Entrepreneurs grab a piece of the $100 billion outsourcing pie.
Jesse Ramos Jr. could have been just another victim of downsizing. When the large oil and gas company where he had worked as a controller for 25 years was sold, he was one of the first to get the ax. But Ramos, 54, didn't let it get him down, and he didn't look for another job. Instead, he started his own business--and turned his former employer into his first client.
Ramos, with three of his downsized co-workers--David Orta, Ikie Wilkins and Garrell Edwards--joined the growing ranks of outsource contractors, providing many of the same skills they had performed in the corporate world but now doing them on an independent basis.
Today, Ramos and his partners, who own and operate ROWE Energy Services Inc. in Houston, provide specialized financial services for companies in the oil and gas industry. By 1998, the partners expect to be pulling in more than $1 million in revenues--with very little overhead, Ramos adds.
Rowe is part of a growing trend. All around the nation, companies large and small are parceling out work to outsource contractors. The 1996 outsource contracting market was estimated at some $100 billion, according to The Outsourcing Institute. And the institute predicts that figure will soar to more than $300 billion by 2001.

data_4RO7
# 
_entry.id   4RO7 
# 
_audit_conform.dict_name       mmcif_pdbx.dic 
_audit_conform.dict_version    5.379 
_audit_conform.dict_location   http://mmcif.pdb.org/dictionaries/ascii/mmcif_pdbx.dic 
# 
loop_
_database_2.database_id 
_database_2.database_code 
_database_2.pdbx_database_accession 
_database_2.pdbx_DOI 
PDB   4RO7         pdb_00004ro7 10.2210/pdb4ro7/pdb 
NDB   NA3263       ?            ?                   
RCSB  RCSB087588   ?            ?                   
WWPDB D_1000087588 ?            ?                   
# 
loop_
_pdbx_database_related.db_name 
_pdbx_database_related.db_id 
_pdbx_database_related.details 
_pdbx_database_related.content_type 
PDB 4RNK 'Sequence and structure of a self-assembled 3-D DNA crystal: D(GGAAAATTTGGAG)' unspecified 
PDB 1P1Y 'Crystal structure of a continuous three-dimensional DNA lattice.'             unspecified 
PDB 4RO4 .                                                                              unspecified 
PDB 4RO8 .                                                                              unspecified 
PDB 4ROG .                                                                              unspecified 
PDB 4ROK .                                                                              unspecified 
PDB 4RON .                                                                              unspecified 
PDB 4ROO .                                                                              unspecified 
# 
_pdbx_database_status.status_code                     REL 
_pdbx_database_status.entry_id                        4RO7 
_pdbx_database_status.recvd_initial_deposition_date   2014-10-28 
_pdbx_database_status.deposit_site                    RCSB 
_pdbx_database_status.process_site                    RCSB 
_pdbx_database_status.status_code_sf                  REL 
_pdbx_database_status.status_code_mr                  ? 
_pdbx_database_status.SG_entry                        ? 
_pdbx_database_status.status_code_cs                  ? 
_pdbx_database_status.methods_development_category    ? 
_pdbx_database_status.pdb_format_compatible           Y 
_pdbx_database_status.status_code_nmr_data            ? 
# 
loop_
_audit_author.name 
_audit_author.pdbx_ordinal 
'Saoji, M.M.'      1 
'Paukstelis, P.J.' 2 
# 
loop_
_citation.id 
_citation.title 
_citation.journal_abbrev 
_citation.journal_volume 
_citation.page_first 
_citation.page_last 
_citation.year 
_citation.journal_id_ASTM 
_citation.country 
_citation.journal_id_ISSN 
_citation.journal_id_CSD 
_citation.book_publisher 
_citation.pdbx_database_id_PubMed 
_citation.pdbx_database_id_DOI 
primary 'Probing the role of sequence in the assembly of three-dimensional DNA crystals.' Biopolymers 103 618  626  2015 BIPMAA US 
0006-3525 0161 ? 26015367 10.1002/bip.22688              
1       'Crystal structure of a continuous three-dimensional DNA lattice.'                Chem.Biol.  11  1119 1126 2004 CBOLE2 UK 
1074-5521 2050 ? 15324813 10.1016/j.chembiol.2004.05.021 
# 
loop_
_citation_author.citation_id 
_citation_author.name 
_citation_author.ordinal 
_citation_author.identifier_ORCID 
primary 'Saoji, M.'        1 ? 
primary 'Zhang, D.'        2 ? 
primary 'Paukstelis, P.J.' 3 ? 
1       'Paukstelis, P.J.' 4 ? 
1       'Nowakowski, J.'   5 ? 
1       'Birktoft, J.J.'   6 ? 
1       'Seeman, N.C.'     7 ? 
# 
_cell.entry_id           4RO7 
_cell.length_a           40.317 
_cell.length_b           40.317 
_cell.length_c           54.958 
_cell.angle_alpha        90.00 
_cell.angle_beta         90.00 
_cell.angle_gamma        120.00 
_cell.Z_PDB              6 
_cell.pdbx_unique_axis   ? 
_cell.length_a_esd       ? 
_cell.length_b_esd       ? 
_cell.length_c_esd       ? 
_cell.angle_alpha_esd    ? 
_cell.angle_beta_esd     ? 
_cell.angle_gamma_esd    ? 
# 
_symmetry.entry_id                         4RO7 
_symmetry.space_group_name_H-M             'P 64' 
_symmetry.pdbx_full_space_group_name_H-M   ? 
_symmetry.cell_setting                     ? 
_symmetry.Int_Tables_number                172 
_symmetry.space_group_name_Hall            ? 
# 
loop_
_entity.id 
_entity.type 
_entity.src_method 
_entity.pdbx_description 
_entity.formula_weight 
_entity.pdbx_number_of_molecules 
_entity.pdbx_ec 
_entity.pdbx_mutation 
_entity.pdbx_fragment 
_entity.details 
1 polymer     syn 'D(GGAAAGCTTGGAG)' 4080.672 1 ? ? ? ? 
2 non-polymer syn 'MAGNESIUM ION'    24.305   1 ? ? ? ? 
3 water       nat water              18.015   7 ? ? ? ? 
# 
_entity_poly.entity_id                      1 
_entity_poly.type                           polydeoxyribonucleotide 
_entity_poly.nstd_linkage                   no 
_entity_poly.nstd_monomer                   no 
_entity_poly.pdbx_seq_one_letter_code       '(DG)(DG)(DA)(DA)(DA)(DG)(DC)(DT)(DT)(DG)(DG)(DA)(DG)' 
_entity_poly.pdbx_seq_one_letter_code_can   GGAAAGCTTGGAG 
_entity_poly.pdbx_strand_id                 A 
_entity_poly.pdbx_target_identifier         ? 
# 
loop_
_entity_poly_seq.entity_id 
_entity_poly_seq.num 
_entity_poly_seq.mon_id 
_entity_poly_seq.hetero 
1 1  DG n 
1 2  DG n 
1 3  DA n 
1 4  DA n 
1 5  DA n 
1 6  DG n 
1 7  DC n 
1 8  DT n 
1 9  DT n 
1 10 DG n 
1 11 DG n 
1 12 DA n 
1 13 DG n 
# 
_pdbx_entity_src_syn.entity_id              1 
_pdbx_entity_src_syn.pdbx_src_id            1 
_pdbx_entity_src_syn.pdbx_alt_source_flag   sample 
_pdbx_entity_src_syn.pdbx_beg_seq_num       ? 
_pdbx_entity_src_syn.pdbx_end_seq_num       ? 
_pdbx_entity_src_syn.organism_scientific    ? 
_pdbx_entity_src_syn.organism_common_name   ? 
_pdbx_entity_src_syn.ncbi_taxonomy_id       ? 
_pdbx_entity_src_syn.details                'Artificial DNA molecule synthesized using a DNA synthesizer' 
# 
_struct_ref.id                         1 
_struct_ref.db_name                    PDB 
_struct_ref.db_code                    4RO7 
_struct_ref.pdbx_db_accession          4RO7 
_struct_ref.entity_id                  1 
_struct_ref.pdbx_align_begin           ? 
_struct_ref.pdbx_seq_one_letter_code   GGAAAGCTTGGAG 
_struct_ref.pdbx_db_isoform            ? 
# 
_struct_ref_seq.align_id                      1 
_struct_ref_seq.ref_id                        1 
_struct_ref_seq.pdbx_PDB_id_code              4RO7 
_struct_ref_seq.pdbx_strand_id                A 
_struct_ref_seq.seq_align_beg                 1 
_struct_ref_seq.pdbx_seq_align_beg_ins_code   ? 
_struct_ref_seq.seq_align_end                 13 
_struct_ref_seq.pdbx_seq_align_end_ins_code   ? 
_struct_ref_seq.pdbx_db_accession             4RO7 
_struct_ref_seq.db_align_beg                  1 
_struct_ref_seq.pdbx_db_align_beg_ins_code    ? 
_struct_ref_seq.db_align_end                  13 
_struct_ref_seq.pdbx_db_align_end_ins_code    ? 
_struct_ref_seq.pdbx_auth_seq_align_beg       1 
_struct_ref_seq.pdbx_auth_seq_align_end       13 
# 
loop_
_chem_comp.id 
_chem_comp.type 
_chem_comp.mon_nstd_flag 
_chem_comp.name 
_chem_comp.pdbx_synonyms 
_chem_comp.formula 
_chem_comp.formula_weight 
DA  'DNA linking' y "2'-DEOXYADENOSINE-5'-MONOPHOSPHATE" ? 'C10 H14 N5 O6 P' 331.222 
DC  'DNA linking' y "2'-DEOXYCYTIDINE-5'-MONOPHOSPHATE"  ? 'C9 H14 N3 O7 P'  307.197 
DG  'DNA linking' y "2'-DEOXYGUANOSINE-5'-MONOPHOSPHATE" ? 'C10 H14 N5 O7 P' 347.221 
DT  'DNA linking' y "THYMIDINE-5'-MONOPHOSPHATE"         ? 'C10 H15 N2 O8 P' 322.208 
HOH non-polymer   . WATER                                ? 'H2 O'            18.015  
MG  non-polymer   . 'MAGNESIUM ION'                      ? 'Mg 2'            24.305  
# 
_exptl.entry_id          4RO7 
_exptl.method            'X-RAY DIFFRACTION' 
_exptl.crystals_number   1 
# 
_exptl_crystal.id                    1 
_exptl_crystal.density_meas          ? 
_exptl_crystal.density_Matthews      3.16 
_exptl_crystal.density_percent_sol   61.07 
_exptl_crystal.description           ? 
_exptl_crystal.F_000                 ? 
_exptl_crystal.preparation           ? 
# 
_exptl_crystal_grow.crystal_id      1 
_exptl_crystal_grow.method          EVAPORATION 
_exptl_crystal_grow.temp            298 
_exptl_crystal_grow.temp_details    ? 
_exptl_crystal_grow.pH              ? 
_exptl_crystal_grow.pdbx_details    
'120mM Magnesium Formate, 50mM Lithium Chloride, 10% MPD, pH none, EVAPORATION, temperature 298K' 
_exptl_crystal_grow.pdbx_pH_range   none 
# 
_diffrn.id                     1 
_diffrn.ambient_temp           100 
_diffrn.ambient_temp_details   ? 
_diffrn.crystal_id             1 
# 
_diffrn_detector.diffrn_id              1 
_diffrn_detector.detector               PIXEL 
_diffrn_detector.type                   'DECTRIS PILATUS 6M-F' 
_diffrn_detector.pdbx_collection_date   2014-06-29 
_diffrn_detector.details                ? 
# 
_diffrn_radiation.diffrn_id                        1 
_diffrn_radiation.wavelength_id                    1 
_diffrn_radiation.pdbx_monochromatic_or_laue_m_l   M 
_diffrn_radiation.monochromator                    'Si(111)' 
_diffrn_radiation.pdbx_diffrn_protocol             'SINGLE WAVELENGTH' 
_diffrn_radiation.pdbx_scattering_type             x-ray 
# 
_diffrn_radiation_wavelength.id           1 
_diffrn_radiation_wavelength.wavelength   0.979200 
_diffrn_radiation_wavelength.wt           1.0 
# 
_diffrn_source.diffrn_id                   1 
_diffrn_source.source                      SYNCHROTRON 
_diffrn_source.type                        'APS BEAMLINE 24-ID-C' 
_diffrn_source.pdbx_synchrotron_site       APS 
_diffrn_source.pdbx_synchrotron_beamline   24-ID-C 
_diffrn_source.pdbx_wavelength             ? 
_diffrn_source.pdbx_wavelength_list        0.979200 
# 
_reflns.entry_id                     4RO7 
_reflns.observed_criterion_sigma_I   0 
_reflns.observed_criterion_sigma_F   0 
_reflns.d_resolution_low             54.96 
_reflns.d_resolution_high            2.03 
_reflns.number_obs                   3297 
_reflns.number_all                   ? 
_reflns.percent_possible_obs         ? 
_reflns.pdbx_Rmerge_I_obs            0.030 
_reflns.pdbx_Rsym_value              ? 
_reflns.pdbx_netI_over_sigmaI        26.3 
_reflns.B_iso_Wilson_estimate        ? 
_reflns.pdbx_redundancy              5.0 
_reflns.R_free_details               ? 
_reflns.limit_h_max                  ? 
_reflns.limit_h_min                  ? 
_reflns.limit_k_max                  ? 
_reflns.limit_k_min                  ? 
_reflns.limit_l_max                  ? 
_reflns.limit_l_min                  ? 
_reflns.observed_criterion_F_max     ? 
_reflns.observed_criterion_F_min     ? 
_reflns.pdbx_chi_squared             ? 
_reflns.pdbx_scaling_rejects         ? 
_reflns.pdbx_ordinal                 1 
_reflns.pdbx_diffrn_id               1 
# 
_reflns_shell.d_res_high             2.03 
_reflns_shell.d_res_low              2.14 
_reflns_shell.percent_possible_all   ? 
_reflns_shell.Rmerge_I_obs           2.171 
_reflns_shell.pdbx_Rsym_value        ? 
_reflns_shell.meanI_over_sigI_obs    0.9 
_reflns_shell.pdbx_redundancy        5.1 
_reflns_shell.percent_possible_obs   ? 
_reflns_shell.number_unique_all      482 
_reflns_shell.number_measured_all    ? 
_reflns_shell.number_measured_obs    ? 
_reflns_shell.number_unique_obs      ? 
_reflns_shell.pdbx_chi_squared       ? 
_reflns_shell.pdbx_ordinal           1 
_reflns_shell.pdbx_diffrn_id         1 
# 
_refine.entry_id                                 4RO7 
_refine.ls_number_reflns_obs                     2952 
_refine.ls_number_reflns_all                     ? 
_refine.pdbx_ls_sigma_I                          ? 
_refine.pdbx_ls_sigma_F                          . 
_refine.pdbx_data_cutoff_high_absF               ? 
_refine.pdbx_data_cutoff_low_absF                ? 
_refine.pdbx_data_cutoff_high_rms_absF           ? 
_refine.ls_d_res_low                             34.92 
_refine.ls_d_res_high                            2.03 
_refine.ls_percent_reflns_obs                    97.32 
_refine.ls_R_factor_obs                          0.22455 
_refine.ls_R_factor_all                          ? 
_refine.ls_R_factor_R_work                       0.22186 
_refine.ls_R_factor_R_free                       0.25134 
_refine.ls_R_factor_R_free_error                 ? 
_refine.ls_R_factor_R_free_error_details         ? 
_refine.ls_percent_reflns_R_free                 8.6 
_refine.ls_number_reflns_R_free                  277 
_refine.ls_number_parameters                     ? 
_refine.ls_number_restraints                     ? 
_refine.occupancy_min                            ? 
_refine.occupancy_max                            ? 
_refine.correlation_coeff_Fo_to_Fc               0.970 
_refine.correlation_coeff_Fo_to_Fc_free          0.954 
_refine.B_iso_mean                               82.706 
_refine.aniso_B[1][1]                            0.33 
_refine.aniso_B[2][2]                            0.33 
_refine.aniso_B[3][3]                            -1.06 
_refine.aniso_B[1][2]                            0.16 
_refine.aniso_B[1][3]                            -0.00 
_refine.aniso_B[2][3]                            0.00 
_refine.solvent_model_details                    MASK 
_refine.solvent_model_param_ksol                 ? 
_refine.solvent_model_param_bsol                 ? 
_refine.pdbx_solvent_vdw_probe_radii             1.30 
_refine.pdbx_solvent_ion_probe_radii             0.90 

Why is outsourcing growing at such an accelerated rate? The primary reason, according to The Outsourcing Institute, is that large companies are doing whatever they can to reduce operating costs. Eliminating full-time employees and finding outsource contractors to replace them is a large part of that strategy. IBM, Chrysler, AT&T and Microsoft are all hiring outsource contractors to perform work that was once done in-house.
At Coors Brewing Co. in Golden, Colorado, some 18 business functions--including custodial services, facility maintenance, payroll, benefits administration and information technology--are outsourced. And more outsourcing is on the way at the company, according to Steven Brown, director of corporate development. "We're looking for outsource contractors who are better at their businesses and have more capabilities than we would internally," says Brown.
Like Coors, companies are outsourcing jobs and projects in every imaginable field: finance, sales and marketing, administration, customer service, manufacturing and more.
And it's not just popular with big businesses. Small and medium-sized companies are jumping on the outsourcing bandwagon, too, hiring contractors to take care of accounting, marketing and other business tasks. Some companies seek outsource contractors to fuel growth without incurring the burden of hiring full-time employees.
"It makes sense," says Robert Jennings, author of Make it Big in the $100 Billion Outsource Contracting Industry (Westfield Press) and a management consultant in Westminster, Colorado. "If you're a one-person company, would you rather spend time doing what you do best or accounting?"